He is the Raoul Bott Professor of Mathematics at the University of Michigan in Ann Arbor.
He earned his bachelor's degree with honors in Mathematics from Magadh University in 1963. Two years later, in 1965, he received his masters in Mathematics from Patna University. After a brief stay at the Indian Institute of Technology Kanpur in their Ph.D. program for Mathematics, Prasad joined TIFR for his PhD program in 1966. There Prasad began a long and extensive collaboration with his advisor M. S. Raghunathan on several topics including the study of lattices in semi-simple Lie groups. In 1976, Prasad received his Ph.D. from University of Mumbai. Prasad became an Associate Professor at TIFR in 1979, and a Professor in 1984. He left TIFR to join the faculty at the University of Michigan in Ann Arbor in 1992, where he is the Raoul Bott Professor of Mathematics.
In 1969, he married Indu Devi of Deoria. Gopal Prasad and Indu Devi have a son and a daughter and five grand-children.
Prasad's early work was on discrete subgroups of real and p-adic semi-simple groups. He proved the "strong rigidity" of lattices in real semi-simple groups of rank 1 and also of lattices in p-adic groups, see  and . He then tackled group-theoretic and arithmetic questions on semi-simple algebraic groups. He proved the "strong approximation" property for simply connected semi-simple groups over global function fields . In collaboration with M. S. Raghunathan, Prasad determined the topological central extensions of these groups, and computed the "metaplectic kernel" for isotropic groups, see ,  and . Later, together with Andrei Rapinchuk, Prasad gave a precise computation of the metaplectic kernel for all simply connected semi-simple groups, see . Prasad and Raghunathan have also obtained results on the Kneser-Tits problem, .
In 1987, Prasad found a formula for the volume of S-arithmetic quotients of semi-simple groups, . Using this formula and certain number theoretic and Galois-cohomological estimates, Armand Borel and Gopal Prasad proved several finiteness theorems about arithmetic groups, . The volume formula, together with number-theoretic and Bruhat-Tits theoretic considerations led to a classification, by Gopal Prasad and Sai-Kee Yeung, of fake projective planes (in the theory of smooth projective complex surfaces) into 28 non-empty classes  (see also  and ). This classification, together with computations by Donald Cartwright and Tim Steger, has led to a complete list of fake projective planes. This list consists of exactly 50 fake projective planes, up to isometry (distributed among the 28 classes). This work was the subject of a talk in the Bourbaki seminar.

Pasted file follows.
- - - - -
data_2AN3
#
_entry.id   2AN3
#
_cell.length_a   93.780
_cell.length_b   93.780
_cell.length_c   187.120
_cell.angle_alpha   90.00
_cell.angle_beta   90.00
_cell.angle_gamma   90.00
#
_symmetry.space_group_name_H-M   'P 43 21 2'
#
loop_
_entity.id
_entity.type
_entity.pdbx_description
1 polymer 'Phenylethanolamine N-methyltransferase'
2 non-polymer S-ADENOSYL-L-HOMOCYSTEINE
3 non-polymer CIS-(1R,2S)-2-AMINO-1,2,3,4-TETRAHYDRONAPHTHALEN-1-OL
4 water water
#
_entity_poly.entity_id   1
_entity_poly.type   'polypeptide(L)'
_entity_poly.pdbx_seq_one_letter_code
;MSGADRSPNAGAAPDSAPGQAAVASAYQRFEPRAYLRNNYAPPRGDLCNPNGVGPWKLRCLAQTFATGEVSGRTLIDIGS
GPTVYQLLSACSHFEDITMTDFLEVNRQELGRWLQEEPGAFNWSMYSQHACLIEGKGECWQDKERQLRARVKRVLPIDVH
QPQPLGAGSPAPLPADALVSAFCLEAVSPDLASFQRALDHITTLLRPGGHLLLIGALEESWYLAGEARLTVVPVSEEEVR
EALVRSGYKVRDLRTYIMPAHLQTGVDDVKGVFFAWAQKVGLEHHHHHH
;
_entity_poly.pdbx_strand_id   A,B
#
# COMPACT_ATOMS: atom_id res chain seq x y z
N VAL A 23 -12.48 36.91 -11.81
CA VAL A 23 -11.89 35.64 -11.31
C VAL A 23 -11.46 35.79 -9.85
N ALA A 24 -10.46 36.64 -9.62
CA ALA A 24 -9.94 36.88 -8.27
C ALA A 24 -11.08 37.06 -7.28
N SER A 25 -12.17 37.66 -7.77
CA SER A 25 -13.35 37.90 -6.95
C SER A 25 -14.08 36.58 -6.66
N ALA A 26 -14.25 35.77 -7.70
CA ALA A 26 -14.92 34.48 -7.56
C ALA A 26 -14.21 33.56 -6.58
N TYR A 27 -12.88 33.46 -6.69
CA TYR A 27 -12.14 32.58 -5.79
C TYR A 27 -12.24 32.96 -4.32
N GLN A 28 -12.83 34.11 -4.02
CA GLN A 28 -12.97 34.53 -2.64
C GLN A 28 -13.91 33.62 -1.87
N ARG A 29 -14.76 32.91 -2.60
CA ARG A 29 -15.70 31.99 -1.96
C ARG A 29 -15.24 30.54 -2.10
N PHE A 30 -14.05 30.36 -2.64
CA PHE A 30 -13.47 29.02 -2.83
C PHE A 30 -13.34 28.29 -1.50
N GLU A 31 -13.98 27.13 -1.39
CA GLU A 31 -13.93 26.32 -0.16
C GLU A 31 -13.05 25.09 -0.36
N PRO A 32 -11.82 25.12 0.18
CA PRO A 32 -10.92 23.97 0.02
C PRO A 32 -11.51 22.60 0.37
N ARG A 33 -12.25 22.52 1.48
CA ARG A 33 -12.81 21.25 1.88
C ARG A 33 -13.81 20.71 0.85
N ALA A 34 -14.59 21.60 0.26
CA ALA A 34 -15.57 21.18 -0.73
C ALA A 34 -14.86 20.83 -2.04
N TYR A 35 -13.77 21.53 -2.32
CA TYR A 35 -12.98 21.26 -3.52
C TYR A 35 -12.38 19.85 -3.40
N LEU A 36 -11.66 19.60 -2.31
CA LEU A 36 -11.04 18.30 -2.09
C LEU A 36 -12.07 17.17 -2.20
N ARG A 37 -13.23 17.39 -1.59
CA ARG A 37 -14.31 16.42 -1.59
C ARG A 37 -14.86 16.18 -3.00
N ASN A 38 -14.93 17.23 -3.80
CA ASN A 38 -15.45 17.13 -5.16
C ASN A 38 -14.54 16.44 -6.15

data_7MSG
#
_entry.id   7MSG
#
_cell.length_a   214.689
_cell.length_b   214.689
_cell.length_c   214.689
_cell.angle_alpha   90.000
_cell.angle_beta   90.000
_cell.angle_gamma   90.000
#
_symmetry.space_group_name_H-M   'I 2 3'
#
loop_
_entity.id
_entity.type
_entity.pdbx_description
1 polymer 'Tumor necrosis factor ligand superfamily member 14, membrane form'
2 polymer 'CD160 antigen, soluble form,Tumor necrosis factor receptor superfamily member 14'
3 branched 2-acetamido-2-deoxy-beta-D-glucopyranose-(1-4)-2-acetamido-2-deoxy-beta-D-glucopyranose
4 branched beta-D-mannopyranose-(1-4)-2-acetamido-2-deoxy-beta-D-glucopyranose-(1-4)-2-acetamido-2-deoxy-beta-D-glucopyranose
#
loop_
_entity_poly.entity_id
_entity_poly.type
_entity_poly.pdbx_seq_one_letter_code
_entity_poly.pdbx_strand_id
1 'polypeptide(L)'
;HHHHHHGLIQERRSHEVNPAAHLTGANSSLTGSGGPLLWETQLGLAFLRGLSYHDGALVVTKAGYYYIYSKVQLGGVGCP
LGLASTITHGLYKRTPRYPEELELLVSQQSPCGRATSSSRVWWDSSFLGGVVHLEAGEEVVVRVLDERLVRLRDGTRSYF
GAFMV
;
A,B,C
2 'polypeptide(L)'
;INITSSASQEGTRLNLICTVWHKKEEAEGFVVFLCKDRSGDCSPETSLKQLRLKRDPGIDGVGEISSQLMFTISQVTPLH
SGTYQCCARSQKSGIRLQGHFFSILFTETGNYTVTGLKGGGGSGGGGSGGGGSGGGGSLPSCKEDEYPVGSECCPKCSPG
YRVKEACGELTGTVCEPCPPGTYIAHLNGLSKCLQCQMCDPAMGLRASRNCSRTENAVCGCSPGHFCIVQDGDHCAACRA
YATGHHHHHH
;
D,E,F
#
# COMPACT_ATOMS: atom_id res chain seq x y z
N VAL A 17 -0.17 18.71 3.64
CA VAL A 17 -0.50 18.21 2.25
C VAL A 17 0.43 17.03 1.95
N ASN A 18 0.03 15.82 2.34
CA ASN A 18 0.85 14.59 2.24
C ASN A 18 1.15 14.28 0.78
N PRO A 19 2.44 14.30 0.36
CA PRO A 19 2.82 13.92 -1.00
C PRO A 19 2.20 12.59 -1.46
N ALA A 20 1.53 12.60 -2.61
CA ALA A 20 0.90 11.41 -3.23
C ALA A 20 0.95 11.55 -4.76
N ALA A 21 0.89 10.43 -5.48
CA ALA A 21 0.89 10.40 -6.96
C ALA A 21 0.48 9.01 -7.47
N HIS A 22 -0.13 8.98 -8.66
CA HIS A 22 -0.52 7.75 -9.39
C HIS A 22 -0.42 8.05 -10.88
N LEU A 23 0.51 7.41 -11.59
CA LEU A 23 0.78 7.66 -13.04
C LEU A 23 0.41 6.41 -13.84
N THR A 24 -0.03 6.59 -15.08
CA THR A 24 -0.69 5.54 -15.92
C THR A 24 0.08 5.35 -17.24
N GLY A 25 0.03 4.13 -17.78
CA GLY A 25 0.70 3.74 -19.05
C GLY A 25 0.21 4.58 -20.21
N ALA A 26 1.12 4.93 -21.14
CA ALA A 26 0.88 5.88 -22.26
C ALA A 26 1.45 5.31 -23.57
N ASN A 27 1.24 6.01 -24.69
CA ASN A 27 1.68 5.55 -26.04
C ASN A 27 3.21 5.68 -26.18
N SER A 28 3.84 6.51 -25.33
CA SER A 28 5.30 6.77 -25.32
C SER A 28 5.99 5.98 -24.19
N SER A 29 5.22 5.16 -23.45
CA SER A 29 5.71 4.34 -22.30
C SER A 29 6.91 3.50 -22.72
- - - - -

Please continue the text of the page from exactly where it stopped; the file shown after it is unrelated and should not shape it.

Prasad has worked on the representation theory of reductive p-adic groups with Allen Moy. The filtrations of parahoric subgroups, referred to as the "Moy-Prasad filtration", is widely used in representation theory and harmonic analysis. Moy and Prasad used these filtrations and Bruhat-Tits theory to prove the existence of "unrefined minimal K-types", to define the notion of "depth" of an irreducible admissible representation and to give a classification of representations of depth zero, see  and .
In collaboration with Andrei Rapinchuk, Prasad has studied Zariski-dense subgroups of semi-simple groups and proved the existence in such a subgroup of regular semi-simple elements with many desirable properties, , . These elements have been used in the investigation of geometric and ergodic theoretic questions. Prasad and Rapinchuk introduced a new notion of "weak-commensurability" of arithmetic subgroups and determined "weak- commensurability classes" of arithmetic groups in a given semi-simple group. They used their results on weak-commensurability to obtain results on length-commensurable and isospectral arithmetic locally symmetric spaces, see ,  and .
Together with Jiu-Kang Yu, Prasad has studied the fixed point set under the action of a finite group of automorphisms of a reductive p-adic group G on the Bruhat-Building of G, . In another joint work, Prasad and Yu determined all the quasi-reductive group schemes over a discrete valuation ring (DVR), .
In collaboration with Brian Conrad and Ofer Gabber, Prasad has studied the structure of pseudo-reductive groups, and also provided proofs of the conjugacy theorems for general smooth connected linear algebraic groups, announced without detailed proofs by Armand Borel and Jacques Tits; their research monograph  contains all this. The monograph  contains a complete classification of pseudo-reductive groups, including a Tits-style classification and also many interesting examples. The classification of pseudo-reductive groups already has many applications. There was a Bourbaki seminar in March 2010 on the work of Tits, Conrad-Gabber-Prasad on pseudo-reductive groups.
Prasad has received the Guggenheim Fellowship, the Humboldt Senior Research Award, and the Raoul Bott Professorship at the University of Michigan. He was awarded the Shanti Swarup Bhatnagar prize (by the Council of Scientific and Industrial Research of the Government of India). He has received Fellowships in the Indian National Science Academy, the Indian Academy of Sciences and the American Mathematical Society. Prasad gave an invited talk in the International Congress of Mathematicians held in Kyoto in 1990. In 2012 he became a fellow of the American Mathematical Society.
Prasad was the Managing Editor of the Michigan Mathematical Journal for over a decade, an Associate Editor of the Annals of Mathematics for six years, and is an editor of the Asian Journal of Mathematics since its inception.